Great interview with CPJ

00Burdell

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APR might have been instituted while CGG was here but we (Tech) were not paying attention. That's what caused the whole problem as I recall.

I don't blame Gailey for that - he was hoodwinked by a handful of doofus staff members who didn't read the rules but represented that everything was OK.

CPJ isn't managing by assuming that everything is taken care of - he is checking to see that it is. That is what allowed him and mBob to petition the Hill for more exceptions.

You guys that are relatively new to the alumni club don't know what us oldtimers have been dealing with for so long and it probably isn't obvious how significant a development it is that the Hill and the Athletic Department have agreed to reinstate the rules that were in effect the last time we beat UGa three straight times.
 

33jacket

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APR might have been instituted while CGG was here but we (Tech) were not paying attention. That's what caused the whole problem as I recall.

I don't blame Gailey for that - he was hoodwinked by a handful of doofus staff members who didn't read the rules but represented that everything was OK.

CPJ isn't managing by assuming that everything is taken care of - he is checking to see that it is. That is what allowed him and mBob to petition the Hill for more exceptions.

You guys that are relatively new to the alumni club don't know what us oldtimers have been dealing with for so long and it probably isn't obvious how significant a development it is that the Hill and the Athletic Department have agreed to reinstate the rules that were in effect the last time we beat UGa three straight times.

Flunkgate was gaileys second year and unrelated to apr. Apr rule started a year or two later. Flunkgate affected many sports at tech not just football. It was due to the schools loose and lack of oversight of SA period. Gt has NEVER lost one scholarship in football due to apr BS period. Ever.

Where gt got in trouble was playing ineligible players in the late 90s due to not keeping up with ncaa rules and we thought they were eligible but this was non apr related and non flunkgate related. This penalty was under chan. Reduction in ships. Because as you state we are dumb.

The rest u r spot on. This loosening of the reigns is a big deal and i HOPE paul takes full advantage
 

daBuzz

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APR might have been instituted while CGG was here but we (Tech) were not paying attention. That's what caused the whole problem as I recall.

I don't blame Gailey for that - he was hoodwinked by a handful of doofus staff members who didn't read the rules but represented that everything was OK.

CPJ isn't managing by assuming that everything is taken care of - he is checking to see that it is. That is what allowed him and mBob to petition the Hill for more exceptions.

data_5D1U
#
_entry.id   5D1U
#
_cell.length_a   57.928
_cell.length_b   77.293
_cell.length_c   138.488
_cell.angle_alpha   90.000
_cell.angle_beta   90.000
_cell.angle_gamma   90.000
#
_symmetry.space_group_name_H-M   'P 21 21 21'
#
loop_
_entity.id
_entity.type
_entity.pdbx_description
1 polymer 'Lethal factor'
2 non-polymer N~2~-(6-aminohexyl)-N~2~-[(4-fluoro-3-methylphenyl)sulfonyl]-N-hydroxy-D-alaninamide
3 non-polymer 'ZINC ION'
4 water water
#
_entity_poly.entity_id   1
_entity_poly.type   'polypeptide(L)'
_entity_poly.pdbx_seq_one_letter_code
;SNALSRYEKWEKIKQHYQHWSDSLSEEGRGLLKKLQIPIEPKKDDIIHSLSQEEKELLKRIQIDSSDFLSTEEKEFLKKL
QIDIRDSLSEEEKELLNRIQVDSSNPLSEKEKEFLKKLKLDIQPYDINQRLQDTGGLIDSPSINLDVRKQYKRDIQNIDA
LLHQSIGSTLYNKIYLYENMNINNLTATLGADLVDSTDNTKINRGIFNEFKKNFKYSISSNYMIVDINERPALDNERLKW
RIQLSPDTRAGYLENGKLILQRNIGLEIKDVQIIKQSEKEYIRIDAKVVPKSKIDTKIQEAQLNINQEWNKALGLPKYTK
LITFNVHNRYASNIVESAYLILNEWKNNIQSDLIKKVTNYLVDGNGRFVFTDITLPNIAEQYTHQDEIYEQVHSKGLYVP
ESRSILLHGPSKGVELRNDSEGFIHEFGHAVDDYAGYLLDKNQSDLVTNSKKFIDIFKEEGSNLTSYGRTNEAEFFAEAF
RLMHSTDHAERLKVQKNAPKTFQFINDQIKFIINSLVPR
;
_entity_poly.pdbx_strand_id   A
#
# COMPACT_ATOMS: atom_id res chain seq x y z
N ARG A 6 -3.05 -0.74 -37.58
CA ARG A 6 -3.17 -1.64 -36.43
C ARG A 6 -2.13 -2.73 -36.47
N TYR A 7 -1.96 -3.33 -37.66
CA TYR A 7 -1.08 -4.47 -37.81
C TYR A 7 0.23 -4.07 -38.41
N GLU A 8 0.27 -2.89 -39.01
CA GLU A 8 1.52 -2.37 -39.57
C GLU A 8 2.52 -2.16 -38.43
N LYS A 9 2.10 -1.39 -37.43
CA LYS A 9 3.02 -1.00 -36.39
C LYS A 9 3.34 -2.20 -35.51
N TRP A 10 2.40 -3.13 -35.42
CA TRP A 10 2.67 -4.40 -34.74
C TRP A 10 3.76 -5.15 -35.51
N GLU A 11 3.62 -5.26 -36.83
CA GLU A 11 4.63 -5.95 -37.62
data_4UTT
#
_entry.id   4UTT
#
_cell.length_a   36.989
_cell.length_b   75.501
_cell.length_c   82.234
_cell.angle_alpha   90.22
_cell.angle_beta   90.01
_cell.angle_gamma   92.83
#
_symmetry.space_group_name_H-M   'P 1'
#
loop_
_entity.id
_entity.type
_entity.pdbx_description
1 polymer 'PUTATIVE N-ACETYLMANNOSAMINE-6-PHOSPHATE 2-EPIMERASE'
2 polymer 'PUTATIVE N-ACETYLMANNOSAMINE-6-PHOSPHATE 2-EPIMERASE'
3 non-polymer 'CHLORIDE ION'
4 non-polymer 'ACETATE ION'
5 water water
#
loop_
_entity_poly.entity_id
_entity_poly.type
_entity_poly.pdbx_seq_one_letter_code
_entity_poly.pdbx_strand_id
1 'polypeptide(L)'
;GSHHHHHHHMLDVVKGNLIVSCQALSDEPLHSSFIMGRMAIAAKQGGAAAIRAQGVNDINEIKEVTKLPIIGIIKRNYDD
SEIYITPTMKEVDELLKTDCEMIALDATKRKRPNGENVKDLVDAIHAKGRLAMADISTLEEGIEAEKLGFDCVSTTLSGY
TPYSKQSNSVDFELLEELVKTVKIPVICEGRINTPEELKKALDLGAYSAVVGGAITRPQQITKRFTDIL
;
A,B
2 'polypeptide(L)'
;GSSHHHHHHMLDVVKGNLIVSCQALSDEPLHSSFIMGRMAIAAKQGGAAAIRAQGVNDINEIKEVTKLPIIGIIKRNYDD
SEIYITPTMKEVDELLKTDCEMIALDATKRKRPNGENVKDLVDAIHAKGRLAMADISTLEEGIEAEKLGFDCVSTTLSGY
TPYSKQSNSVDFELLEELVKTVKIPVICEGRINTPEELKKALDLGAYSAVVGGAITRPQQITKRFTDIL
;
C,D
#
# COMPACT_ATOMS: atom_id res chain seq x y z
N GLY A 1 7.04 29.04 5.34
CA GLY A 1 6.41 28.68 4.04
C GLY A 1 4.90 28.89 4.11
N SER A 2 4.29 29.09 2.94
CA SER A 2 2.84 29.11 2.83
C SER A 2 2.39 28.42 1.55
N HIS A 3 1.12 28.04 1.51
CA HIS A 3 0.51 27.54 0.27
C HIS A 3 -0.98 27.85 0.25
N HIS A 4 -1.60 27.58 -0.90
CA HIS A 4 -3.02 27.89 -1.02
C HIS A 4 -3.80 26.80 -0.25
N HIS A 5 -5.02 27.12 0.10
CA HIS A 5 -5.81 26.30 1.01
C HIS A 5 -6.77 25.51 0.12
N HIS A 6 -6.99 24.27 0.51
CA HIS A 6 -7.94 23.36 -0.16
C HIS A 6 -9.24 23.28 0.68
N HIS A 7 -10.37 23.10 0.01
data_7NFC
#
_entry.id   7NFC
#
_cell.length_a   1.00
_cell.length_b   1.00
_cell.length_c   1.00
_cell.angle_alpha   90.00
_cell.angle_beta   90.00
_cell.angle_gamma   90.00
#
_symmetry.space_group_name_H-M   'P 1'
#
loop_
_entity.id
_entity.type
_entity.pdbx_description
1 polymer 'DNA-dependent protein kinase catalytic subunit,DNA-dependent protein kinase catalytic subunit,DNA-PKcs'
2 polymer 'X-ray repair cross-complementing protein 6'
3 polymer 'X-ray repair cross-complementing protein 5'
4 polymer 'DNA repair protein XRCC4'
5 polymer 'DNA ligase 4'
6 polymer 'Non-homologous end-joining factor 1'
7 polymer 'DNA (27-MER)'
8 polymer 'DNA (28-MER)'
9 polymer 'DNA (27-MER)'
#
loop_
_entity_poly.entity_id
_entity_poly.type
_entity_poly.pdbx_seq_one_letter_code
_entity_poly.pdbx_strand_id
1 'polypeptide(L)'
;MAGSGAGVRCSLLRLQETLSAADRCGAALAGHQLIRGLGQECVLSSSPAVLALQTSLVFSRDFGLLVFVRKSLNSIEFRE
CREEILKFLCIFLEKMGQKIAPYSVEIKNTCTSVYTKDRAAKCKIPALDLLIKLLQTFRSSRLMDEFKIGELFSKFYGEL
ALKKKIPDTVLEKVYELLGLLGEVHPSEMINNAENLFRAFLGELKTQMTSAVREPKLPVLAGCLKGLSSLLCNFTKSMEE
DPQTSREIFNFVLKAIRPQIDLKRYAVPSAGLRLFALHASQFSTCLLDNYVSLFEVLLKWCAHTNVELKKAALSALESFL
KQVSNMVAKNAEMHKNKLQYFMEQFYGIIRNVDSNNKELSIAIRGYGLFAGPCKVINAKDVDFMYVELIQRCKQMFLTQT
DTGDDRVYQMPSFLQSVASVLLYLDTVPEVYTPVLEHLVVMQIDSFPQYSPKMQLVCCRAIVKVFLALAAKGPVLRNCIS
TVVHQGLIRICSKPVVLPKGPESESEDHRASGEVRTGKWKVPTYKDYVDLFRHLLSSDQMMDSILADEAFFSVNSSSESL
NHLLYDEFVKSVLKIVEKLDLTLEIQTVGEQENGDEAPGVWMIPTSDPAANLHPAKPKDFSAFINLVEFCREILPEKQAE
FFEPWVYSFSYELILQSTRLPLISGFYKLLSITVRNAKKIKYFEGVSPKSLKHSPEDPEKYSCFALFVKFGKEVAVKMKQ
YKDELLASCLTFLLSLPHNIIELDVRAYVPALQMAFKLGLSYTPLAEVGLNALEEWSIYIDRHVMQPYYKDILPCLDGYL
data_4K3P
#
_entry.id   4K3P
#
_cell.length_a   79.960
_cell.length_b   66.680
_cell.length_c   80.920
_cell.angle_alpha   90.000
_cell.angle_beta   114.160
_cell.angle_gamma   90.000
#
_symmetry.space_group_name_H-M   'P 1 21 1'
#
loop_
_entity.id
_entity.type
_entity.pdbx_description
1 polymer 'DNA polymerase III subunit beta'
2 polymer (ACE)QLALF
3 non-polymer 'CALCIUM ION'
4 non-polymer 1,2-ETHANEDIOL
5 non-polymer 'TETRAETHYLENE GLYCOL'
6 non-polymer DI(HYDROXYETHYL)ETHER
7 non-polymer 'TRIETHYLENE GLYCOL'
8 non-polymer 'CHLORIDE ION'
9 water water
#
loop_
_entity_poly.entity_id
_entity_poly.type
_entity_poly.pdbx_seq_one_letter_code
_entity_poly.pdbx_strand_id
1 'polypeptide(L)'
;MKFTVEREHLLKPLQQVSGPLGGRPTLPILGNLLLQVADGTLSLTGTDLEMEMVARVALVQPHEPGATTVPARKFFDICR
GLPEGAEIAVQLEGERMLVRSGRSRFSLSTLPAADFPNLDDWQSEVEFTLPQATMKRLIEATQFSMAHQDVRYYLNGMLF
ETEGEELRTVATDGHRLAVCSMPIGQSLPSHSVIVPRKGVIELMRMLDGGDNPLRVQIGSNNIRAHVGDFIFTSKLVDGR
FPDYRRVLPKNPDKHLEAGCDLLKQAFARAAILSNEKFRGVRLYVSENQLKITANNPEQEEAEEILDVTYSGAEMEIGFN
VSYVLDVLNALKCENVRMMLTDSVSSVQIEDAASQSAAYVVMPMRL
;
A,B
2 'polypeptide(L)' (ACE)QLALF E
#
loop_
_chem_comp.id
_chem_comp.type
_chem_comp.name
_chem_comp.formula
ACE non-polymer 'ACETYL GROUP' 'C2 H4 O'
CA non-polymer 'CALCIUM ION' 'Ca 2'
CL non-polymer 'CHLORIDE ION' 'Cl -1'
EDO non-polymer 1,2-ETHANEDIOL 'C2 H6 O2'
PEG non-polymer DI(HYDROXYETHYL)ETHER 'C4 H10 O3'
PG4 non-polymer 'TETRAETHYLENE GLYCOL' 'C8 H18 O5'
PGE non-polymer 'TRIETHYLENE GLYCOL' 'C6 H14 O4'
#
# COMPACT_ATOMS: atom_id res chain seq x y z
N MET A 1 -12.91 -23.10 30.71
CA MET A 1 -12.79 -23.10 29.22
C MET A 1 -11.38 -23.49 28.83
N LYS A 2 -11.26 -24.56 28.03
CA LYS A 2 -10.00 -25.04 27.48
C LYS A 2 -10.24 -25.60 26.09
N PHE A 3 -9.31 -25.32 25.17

You guys that are relatively new to the alumni club don't know what us oldtimers have been dealing with for so long and it probably isn't obvious how significant a development it is that the Hill and the Athletic Department have agreed to reinstate the rules that were in effect the last time we beat UGa three straight times.

I guess I'm kind of a mid-timer, not a new guy or a strict old-timer. I'm 47 years old so I do remember.

But here's what needs to be pointed out:
- Gailey started at GT in 2002. APR started in 2004
- As 33Jacket stated, Flunkgate happened under Gailey but it had zero to do with APR.
- Flunkgate was because Frank Roper was in charge of academic compliance for student athletes. And pay really close attention here, please, because this is the MOST important thing I'll say. Frank Roper was put in that position BY THE HILL, NOT GT ATHLETICS. I've met Frank. He was (technically, he probably still is) a crotchedy old fart who thought he knew all he needed to know. Accordingly, he quit going to the annual meetings for NCAA compliance.
- The NCAA changed the rules regarding eligibility and made it so that, if your school had stricter academic requirements to maintain eligibility, your student athletes had to be eligible by NCAA AND your school's requirements to maintain eligibility. We had student athletes in several sports who were eligible by NCAA standards but not by GT's. (I could be wrong on the #'s but I think the NCAA required a 2.0 GPA and Tech required a 2.2).
- Anyway, because Frank Roper (again I point out...THE HILL'S ACADEMIC REPRESENTATIVE) didn't go to those meetings, he didn't know this. And thus, he incorrectly certified that all of our athletes were eligible to play.
- When it was pointed out to the GTAA that we were using the wrong set of requirements, an investigation was undertaken. We self-reported to the NCAA, games those athletes had played in were forfeited, and Frank Roper retired but the damage was already done.

I've posted this before but it needs to be stated as many times as necessary for people to understand: